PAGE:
Are Quinoa, Chia Seeds, and Other "Superfoods" a Scam? - Mothering Forums

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Old 06-05-2013, 05:16 AM - Thread Starter
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Mother Jones writes: 

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You've likely heard about superfoods—you know, pricey, often exotic ingredients such 

 

as açaí berries, goji berries, and chia seeds that cycle quickly in and out of the foodie spotlight. Their marketers would have you believe that these foods are key to preventing modern scourges, from heart disease to brain deterioration to cancer.

So do the health claims about superfoods withstand scientific scrutiny? And are they worth their hefty price tags?

Read the article here: http://www.motherjones.com/environment/2013/05/are-superfoods-quinoa-chia-goji-good-for-you


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Old 06-07-2013, 09:39 AM
 
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I've begun to incorporate chia seeds into my diet. Not because they're a superfood-cure-all but because they do have some nutrients and benefits that I need. I'm desperately low on iron, and it's only dropping as this pregnancy progresses. I've had ridiculous constipation so far, so I need the fiber. And the omega-3's are an added bonus. And I try to get these benefits from other food sources as well. I'm not betting the house on any one thing.

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Old 06-07-2013, 10:40 AM
 
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Chia seeds are awesome. I don't care about the "superfood" value - they hit the same happy spot for me as tapioca, and are undeniably healthier than that.

 

I think I'm going to try to grow my own, and avoid the "superfood" cost premium.


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Old 06-07-2013, 01:35 PM
 
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Superfood super industry bums me out. greensad.gif so many of those can be cultivated in the U.S, so the whole deal of importing it is unfortunate in so many ways: preventable job deficit, pollution, inadvertently destroying entire cultures by making their main food sources unaffordable, and fat pockets getting fatter.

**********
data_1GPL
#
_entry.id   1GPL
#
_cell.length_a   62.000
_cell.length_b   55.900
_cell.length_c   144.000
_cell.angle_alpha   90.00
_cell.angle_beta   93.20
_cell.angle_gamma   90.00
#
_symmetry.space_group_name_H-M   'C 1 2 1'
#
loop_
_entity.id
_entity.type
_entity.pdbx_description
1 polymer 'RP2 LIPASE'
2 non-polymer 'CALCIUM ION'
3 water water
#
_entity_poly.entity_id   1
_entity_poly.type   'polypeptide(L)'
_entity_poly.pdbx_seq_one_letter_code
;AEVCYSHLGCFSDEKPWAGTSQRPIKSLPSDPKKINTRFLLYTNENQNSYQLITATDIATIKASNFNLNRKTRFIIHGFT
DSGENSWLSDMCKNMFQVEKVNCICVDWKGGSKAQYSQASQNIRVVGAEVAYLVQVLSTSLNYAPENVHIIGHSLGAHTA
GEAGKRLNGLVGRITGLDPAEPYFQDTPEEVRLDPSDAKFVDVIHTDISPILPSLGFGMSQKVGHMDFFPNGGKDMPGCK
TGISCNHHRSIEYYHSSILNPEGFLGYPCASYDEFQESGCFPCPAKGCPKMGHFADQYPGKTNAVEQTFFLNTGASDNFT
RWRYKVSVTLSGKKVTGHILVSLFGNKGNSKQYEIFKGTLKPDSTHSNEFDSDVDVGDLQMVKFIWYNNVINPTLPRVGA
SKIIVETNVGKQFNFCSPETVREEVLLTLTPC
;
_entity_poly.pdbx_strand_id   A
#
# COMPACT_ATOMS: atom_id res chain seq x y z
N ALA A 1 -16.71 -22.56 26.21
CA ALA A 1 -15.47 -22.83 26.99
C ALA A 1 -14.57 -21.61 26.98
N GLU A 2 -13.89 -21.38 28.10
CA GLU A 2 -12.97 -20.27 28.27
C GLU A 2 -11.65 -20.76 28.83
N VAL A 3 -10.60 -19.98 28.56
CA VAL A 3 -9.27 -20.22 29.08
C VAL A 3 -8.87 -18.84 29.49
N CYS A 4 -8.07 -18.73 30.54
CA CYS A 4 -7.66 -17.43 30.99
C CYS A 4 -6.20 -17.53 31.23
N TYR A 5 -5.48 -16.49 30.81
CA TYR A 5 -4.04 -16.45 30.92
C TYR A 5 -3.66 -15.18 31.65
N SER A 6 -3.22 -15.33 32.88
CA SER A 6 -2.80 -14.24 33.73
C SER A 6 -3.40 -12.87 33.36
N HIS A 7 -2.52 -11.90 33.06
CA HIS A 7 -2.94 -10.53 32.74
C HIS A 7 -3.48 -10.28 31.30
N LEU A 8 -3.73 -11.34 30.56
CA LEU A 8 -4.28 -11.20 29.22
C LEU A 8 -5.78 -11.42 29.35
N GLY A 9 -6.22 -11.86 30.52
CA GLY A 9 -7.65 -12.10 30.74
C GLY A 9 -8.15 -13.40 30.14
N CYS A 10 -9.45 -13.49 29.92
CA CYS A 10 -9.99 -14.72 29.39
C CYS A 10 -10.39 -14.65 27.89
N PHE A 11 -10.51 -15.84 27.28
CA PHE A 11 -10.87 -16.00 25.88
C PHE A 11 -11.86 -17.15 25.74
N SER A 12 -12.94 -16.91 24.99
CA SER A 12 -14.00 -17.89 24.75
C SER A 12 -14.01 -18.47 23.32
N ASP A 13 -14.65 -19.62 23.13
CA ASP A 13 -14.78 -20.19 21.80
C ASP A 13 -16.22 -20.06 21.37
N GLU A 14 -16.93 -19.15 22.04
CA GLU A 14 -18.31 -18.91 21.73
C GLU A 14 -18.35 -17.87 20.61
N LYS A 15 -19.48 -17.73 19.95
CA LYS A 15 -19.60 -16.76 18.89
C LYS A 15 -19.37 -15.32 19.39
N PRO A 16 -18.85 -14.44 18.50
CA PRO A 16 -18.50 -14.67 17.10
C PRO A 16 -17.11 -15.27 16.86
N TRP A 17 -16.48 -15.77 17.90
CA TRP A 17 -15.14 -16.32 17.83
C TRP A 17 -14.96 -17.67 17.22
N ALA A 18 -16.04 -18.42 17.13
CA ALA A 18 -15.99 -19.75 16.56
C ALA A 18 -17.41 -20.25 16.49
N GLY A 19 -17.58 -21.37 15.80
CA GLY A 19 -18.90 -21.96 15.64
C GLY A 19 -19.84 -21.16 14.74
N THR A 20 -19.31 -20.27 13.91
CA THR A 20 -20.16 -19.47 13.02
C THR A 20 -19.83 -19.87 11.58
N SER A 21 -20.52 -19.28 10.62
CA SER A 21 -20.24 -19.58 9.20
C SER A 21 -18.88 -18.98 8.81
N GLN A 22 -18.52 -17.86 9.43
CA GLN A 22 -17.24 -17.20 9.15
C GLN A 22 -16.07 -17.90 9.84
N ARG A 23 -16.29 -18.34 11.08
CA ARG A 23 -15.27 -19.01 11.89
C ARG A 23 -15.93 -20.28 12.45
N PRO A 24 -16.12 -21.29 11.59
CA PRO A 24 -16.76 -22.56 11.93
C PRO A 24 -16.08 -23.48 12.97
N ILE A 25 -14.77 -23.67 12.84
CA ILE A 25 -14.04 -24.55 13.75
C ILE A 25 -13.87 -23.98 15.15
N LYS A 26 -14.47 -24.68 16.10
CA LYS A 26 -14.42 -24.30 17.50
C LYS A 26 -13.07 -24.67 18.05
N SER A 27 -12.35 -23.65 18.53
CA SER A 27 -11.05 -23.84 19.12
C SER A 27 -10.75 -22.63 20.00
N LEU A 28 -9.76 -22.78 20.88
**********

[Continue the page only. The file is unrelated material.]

Quinoa, millet and amaranth are pretty widely growable. Even berries and greens!
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Old 06-07-2013, 02:16 PM
 
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They do say that only about 1% of the plants growing in the Amazonian forest have been explored for their health and medical benefits and that locals believe every ailment has a natural cure. While I disagree with how trendy superfoods or any exotic food items for that matter impact the lives of the locals (e.g. traveling in Colombia and Bolivia, you can barely find a good cup of coffee, mostly instant Nescafe... because all good coffee is exported and it's at such a high price point that locals can't afford it anymore), I do believe that some of them have great health benefits and they should be explored, and when possible harvested in other parts of the world with similar climates. Ultimately, that's how tomatoes, potatoes and corn became staple foods in Europe and they've only been grown there for a few centuries. 

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Old 06-07-2013, 02:20 PM
 
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I don't believe in the concept of superfoods as such. I eat lots of fruits, veggies, and whole grains, and I get what I need from that. I do think it's a bit strange that the author of this article harps on about how wonderful it is that quinoa is a complete protein. It is a decades-old myth that most plant-based sources of protein are "incomplete." A lot of seemingly reputable sources are still propagating that myth, but I wish people would do a bit more research before repeating it.

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